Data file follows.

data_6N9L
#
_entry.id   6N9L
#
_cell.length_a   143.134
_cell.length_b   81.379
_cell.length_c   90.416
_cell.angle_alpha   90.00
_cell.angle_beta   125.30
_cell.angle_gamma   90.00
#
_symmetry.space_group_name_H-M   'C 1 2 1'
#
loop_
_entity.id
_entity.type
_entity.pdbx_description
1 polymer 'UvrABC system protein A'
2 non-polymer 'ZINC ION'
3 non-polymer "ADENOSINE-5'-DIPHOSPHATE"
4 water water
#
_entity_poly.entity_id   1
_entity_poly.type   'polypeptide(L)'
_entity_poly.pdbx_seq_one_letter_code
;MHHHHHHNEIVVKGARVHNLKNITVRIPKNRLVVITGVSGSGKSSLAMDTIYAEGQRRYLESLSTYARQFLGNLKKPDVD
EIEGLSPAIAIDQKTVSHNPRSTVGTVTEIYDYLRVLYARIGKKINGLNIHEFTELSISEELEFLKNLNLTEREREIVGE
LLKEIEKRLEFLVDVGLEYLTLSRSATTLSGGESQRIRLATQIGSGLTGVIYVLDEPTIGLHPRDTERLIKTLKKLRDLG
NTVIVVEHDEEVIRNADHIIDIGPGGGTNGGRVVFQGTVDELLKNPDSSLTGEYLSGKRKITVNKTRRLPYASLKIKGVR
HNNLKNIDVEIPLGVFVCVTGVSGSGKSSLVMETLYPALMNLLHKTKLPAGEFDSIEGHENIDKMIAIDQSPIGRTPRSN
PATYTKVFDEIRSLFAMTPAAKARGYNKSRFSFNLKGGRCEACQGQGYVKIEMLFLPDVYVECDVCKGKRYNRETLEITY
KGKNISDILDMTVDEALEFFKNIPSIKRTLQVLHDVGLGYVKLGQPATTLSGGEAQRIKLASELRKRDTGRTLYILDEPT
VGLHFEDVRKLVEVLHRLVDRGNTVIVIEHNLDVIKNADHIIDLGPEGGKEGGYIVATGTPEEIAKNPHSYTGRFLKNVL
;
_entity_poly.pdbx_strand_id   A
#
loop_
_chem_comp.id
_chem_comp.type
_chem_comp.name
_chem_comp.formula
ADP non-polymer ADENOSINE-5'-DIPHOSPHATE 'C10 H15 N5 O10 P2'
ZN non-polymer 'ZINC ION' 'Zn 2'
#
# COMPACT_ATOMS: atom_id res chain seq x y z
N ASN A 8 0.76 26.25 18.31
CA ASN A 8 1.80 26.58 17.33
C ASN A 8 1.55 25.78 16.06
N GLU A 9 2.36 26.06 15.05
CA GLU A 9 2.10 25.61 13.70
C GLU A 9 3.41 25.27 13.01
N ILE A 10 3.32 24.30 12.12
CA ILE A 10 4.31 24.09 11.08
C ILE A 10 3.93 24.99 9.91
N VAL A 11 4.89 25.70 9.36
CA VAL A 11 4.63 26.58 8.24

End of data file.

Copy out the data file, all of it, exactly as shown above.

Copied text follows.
data_6N9L
#
_entry.id   6N9L
#
_cell.length_a   143.134
_cell.length_b   81.379
_cell.length_c   90.416
_cell.angle_alpha   90.00
_cell.angle_beta   125.30
_cell.angle_gamma   90.00
#
_symmetry.space_group_name_H-M   'C 1 2 1'
#
loop_
_entity.id
_entity.type
_entity.pdbx_description
1 polymer 'UvrABC system protein A'
2 non-polymer 'ZINC ION'
3 non-polymer "ADENOSINE-5'-DIPHOSPHATE"
4 water water
#
_entity_poly.entity_id   1
_entity_poly.type   'polypeptide(L)'
_entity_poly.pdbx_seq_one_letter_code
;MHHHHHHNEIVVKGARVHNLKNITVRIPKNRLVVITGVSGSGKSSLAMDTIYAEGQRRYLESLSTYARQFLGNLKKPDVD
EIEGLSPAIAIDQKTVSHNPRSTVGTVTEIYDYLRVLYARIGKKINGLNIHEFTELSISEELEFLKNLNLTEREREIVGE
LLKEIEKRLEFLVDVGLEYLTLSRSATTLSGGESQRIRLATQIGSGLTGVIYVLDEPTIGLHPRDTERLIKTLKKLRDLG
NTVIVVEHDEEVIRNADHIIDIGPGGGTNGGRVVFQGTVDELLKNPDSSLTGEYLSGKRKITVNKTRRLPYASLKIKGVR
HNNLKNIDVEIPLGVFVCVTGVSGSGKSSLVMETLYPALMNLLHKTKLPAGEFDSIEGHENIDKMIAIDQSPIGRTPRSN
PATYTKVFDEIRSLFAMTPAAKARGYNKSRFSFNLKGGRCEACQGQGYVKIEMLFLPDVYVECDVCKGKRYNRETLEITY
KGKNISDILDMTVDEALEFFKNIPSIKRTLQVLHDVGLGYVKLGQPATTLSGGEAQRIKLASELRKRDTGRTLYILDEPT
VGLHFEDVRKLVEVLHRLVDRGNTVIVIEHNLDVIKNADHIIDLGPEGGKEGGYIVATGTPEEIAKNPHSYTGRFLKNVL
;
_entity_poly.pdbx_strand_id   A
#
loop_
_chem_comp.id
_chem_comp.type
_chem_comp.name
_chem_comp.formula
ADP non-polymer ADENOSINE-5'-DIPHOSPHATE 'C10 H15 N5 O10 P2'
ZN non-polymer 'ZINC ION' 'Zn 2'
#
# COMPACT_ATOMS: atom_id res chain seq x y z
N ASN A 8 0.76 26.25 18.31
CA ASN A 8 1.80 26.58 17.33
C ASN A 8 1.55 25.78 16.06
N GLU A 9 2.36 26.06 15.05
CA GLU A 9 2.10 25.61 13.70
C GLU A 9 3.41 25.27 13.01
N ILE A 10 3.32 24.30 12.12
CA ILE A 10 4.31 24.09 11.08
C ILE A 10 3.93 24.99 9.91
N VAL A 11 4.89 25.70 9.36
CA VAL A 11 4.63 26.58 8.24